The main big benefit of knowing barre chords appears to be the freedom of playing a chord on few guitar neck places.

So, before you learn to play all barre chords, you must firstly understand and know all possible barre shapes.

Because the reason they’re built is that you can truly put them into the right context of your own music creations.

E Shape

What is the main characteristic of the
“E shape”?

Well, some players fear this one like the dreaded and potentially problematic “F”.

The finger fretboard formation is moved smoothly up beyond 1st feet, or exactly there, and that means you have to really barre your index finger if you want to represent where your nut must be positioned in relation with those fretted strings.

E shape characteristics

The 6th string is always the root note that is lowest here. So, in the case of the root note positioned on the 5th fret, then it is clearly major A chord because the root tone is than A. It is F major in the case of the fret that is 1st, and so on. E minor shape is also present and it’s firmly based on that open type of E minor, and all that you need to do is to lift your 2nd finger away from major if you want this one.

There are also higher types of root notes in this shape, they are on 1st and the 4th strings. But in this part, it’s very easy to identify barre chords root if you take a look at their root note that is the lowest. Because all the rest is really built from this particular point when it comes to E shape.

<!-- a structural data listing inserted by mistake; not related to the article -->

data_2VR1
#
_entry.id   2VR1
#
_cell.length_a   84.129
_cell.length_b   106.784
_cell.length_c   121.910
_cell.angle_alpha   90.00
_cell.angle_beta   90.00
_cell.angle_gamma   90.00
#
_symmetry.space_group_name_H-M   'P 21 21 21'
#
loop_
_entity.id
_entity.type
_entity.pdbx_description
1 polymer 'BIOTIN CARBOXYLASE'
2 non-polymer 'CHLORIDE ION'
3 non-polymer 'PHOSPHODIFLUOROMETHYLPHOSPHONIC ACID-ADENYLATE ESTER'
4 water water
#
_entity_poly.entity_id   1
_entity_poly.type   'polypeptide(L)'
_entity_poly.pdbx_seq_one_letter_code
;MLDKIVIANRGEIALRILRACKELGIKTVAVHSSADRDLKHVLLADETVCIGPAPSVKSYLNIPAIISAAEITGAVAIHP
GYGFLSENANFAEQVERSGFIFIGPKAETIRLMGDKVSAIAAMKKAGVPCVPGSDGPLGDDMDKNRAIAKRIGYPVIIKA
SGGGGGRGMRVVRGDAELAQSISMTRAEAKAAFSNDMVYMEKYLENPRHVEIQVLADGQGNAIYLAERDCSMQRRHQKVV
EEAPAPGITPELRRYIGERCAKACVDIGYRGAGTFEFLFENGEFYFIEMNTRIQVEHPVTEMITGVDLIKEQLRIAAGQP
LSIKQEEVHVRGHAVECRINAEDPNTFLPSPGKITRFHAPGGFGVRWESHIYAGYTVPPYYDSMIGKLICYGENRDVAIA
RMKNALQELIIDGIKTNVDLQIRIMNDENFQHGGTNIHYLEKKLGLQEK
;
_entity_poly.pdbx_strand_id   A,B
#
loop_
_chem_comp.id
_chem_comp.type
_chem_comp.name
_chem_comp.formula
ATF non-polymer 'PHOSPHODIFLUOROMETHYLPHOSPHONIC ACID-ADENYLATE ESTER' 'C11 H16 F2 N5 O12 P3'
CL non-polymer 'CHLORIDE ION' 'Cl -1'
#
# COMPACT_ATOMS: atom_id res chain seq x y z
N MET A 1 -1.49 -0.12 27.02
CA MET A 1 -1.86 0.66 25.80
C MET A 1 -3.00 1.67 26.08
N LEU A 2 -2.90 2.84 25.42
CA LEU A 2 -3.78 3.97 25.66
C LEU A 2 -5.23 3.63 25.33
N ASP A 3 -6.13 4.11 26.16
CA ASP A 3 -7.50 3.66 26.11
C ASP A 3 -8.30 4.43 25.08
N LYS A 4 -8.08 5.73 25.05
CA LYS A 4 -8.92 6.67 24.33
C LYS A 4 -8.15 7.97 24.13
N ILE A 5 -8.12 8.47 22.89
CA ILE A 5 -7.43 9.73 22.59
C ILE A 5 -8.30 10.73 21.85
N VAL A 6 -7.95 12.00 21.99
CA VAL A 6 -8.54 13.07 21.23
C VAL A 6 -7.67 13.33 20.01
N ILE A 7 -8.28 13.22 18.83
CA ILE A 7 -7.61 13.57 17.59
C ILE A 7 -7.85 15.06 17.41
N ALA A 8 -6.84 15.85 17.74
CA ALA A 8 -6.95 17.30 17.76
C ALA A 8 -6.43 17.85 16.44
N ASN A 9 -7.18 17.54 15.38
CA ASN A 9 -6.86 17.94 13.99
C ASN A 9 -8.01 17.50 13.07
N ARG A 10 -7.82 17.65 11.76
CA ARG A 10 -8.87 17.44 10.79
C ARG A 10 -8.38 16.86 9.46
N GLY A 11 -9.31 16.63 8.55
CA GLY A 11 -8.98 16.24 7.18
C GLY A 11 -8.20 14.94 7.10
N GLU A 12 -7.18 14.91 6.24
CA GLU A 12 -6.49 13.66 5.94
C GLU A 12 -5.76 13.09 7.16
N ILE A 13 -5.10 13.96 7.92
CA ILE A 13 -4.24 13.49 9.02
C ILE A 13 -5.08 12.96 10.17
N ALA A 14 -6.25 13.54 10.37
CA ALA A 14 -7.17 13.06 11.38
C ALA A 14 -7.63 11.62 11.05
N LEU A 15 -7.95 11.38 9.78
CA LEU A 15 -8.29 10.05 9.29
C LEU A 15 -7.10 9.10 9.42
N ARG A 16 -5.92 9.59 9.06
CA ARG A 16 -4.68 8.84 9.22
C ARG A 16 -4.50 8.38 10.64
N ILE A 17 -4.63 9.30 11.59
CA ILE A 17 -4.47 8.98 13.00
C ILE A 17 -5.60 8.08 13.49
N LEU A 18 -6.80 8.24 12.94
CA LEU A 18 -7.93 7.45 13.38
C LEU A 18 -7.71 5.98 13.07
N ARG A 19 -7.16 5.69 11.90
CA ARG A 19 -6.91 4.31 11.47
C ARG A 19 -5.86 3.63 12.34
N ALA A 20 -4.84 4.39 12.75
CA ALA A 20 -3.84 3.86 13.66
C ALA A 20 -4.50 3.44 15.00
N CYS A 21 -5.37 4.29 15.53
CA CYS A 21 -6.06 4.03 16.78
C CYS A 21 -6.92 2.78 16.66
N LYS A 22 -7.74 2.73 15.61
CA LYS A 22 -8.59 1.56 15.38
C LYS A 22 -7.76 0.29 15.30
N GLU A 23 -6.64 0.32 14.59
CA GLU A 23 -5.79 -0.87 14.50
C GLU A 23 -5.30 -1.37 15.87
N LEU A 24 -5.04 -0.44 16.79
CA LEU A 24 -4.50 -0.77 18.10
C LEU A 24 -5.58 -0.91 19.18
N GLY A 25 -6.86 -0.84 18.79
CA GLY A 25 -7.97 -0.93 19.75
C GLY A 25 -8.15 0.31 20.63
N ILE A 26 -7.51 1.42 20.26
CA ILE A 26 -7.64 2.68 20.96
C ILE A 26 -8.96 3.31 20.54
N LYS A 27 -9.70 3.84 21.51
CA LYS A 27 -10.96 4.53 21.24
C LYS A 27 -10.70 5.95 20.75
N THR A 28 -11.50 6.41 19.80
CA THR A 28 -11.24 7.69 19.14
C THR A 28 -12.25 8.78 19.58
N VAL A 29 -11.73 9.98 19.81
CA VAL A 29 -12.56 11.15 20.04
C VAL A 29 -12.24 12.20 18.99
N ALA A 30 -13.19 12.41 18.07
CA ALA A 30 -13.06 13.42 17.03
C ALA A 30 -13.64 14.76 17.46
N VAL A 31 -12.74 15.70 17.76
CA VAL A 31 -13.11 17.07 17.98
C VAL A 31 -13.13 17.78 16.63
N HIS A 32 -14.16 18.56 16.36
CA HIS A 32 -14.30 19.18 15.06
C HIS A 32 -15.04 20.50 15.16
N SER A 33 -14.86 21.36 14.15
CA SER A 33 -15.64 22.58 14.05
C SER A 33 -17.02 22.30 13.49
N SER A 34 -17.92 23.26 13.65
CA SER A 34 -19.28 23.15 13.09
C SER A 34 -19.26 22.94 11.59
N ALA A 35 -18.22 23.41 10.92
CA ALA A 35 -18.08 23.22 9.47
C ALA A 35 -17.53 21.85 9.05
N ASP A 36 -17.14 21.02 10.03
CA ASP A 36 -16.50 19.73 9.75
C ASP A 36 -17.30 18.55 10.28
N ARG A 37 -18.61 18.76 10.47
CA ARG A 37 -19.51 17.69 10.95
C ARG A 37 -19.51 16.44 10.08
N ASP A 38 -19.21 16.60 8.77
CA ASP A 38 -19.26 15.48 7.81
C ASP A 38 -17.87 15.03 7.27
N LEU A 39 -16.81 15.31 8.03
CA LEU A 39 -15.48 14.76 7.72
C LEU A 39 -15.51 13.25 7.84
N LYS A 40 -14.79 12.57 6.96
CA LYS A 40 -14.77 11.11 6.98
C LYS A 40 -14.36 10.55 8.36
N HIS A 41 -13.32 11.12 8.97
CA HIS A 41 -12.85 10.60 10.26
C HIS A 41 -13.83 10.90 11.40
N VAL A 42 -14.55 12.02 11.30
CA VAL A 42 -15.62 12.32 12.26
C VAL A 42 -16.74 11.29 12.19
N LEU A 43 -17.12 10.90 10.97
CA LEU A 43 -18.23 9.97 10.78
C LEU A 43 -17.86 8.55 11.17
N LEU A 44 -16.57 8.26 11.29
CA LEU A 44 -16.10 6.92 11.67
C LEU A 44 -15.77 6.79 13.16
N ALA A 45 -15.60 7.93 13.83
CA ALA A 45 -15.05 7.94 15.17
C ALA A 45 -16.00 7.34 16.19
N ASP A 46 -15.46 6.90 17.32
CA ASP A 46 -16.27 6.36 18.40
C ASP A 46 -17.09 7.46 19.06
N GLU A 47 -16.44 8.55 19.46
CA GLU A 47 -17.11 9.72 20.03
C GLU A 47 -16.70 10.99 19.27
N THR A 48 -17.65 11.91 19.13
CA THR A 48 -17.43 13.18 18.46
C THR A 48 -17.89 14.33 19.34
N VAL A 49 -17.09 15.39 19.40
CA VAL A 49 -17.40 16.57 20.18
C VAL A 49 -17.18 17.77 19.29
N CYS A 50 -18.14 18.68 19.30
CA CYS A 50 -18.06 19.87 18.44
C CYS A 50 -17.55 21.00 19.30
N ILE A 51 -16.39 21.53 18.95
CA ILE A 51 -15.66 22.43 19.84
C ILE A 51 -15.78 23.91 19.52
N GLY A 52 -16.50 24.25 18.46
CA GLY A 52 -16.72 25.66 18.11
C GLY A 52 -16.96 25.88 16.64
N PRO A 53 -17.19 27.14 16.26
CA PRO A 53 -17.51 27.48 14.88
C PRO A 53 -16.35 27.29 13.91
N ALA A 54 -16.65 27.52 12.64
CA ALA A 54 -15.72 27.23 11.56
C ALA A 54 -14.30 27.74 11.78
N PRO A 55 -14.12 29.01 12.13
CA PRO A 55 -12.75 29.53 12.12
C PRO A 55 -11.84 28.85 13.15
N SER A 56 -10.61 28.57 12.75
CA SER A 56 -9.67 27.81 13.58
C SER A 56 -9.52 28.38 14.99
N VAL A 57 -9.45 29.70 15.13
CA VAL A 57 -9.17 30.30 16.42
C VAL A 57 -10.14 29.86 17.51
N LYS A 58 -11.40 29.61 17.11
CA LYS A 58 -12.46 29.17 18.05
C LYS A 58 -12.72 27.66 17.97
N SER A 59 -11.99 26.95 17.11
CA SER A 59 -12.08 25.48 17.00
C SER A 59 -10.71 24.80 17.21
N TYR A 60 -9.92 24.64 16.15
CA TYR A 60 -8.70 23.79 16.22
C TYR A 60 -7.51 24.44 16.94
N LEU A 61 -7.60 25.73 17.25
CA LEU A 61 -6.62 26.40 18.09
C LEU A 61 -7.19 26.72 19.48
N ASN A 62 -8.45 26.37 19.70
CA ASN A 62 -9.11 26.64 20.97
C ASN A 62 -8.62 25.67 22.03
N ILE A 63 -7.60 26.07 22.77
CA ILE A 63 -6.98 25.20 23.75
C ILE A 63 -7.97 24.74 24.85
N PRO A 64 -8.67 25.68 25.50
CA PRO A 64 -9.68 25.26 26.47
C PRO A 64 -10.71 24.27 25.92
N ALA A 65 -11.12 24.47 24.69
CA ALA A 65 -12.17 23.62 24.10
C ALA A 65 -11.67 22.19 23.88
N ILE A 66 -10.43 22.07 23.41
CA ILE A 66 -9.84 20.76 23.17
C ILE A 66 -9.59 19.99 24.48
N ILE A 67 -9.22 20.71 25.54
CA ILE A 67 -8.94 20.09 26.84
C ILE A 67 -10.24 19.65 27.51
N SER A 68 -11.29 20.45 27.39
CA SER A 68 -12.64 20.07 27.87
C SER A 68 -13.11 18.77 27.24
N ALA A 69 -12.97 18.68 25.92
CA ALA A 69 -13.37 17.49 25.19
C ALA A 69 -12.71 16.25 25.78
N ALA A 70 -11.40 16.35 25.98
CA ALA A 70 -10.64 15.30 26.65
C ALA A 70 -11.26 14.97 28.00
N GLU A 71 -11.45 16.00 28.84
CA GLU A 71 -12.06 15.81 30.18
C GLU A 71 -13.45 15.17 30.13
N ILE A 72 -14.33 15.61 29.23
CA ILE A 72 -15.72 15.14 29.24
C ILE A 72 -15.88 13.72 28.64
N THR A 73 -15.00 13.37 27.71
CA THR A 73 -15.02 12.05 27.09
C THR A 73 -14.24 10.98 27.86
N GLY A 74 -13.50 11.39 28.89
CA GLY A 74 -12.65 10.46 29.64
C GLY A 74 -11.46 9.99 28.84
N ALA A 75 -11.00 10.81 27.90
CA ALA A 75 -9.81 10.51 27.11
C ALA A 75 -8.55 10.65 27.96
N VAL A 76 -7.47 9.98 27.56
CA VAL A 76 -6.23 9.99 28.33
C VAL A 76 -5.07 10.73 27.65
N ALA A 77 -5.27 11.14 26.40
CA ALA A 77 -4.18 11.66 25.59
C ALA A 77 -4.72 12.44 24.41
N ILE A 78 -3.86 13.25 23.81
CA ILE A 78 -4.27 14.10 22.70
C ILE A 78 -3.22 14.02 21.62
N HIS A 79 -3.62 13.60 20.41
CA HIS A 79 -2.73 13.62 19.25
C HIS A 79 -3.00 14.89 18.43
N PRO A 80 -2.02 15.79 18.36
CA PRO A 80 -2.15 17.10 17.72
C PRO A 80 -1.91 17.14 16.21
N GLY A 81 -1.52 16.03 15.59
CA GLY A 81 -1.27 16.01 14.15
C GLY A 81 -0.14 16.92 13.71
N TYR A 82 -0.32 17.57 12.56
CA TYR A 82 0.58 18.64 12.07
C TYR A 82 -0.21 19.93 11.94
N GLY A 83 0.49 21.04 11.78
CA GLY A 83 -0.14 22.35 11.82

A Shape

Really the same procedure as above, but in this case, the chord is completely based on some open A minor/major shapes. Barre chord A shape in it’s relation to some open Amaj shape is an interesting thing because this time, the root of the bass is positioned on the string. So it’s this root of the string that truly determines what note you use in the chord naming.

For the A major shape, the barrel it’s easy and smooth to 4th, 3rd, and 2nd strings if you use 3rd/ring finger or if you also leave out that 1st one. Also, you can mostly guess where that C shape kinds of barre chords really come from. The answer cannot be more simple – the open kind of C major that beginners learn.

C shape

This one provides you with a different voicing than the A shape, well, even though this one is firmly rooted on that same 5th. And, unlike previous A shape that ascends directly from those root position, this C shape completely descends from it. And there is the absence of minor C for learning because of those fingers formation in this one.

Other Shapes and Conclusion

Well, there are some teachers and players that often refer to further shapes of the barre chord – those are G and D. But they are not so worthy of your time as those mentioned in this text because the mammoth G shape is hard to finger in this position.

So, I think that this text about barre chord shapes will help you a bit and leave you more satisfied than before.